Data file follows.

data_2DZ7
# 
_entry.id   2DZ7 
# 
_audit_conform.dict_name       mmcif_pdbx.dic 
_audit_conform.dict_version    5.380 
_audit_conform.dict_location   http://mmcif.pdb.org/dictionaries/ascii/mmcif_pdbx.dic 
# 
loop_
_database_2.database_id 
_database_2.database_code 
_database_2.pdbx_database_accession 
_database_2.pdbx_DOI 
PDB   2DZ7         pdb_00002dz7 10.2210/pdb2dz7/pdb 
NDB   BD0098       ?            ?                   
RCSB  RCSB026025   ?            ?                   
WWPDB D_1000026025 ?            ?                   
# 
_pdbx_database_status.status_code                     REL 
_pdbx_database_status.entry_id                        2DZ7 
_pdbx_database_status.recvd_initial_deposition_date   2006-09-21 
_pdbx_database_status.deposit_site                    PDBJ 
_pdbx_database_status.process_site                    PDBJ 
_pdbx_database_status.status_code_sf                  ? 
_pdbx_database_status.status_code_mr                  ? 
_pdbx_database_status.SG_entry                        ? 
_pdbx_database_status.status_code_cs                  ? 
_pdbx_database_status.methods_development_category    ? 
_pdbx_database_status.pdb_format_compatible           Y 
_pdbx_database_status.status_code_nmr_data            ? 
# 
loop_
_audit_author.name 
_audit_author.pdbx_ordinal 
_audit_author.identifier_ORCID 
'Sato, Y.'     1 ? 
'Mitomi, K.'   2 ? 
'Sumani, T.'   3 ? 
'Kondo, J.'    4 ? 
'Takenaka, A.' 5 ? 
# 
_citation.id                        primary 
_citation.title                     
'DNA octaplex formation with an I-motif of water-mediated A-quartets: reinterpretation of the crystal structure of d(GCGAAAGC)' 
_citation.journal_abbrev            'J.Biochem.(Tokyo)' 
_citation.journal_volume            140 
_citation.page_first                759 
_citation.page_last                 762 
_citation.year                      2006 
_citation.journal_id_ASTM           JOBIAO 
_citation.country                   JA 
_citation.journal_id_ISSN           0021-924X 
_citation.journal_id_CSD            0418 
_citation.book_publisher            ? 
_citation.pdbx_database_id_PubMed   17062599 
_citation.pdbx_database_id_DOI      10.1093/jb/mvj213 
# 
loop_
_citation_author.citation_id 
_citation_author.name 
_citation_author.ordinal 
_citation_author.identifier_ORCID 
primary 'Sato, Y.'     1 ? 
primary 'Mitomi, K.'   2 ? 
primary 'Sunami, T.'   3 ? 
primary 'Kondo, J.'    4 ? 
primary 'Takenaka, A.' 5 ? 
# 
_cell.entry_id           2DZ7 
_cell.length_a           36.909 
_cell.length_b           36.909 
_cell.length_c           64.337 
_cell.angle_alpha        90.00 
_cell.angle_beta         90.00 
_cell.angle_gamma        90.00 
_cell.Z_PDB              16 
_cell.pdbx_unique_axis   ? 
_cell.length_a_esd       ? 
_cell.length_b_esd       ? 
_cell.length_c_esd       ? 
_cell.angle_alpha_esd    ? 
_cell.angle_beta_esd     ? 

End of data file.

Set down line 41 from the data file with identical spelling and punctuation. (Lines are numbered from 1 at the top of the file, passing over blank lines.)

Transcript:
# 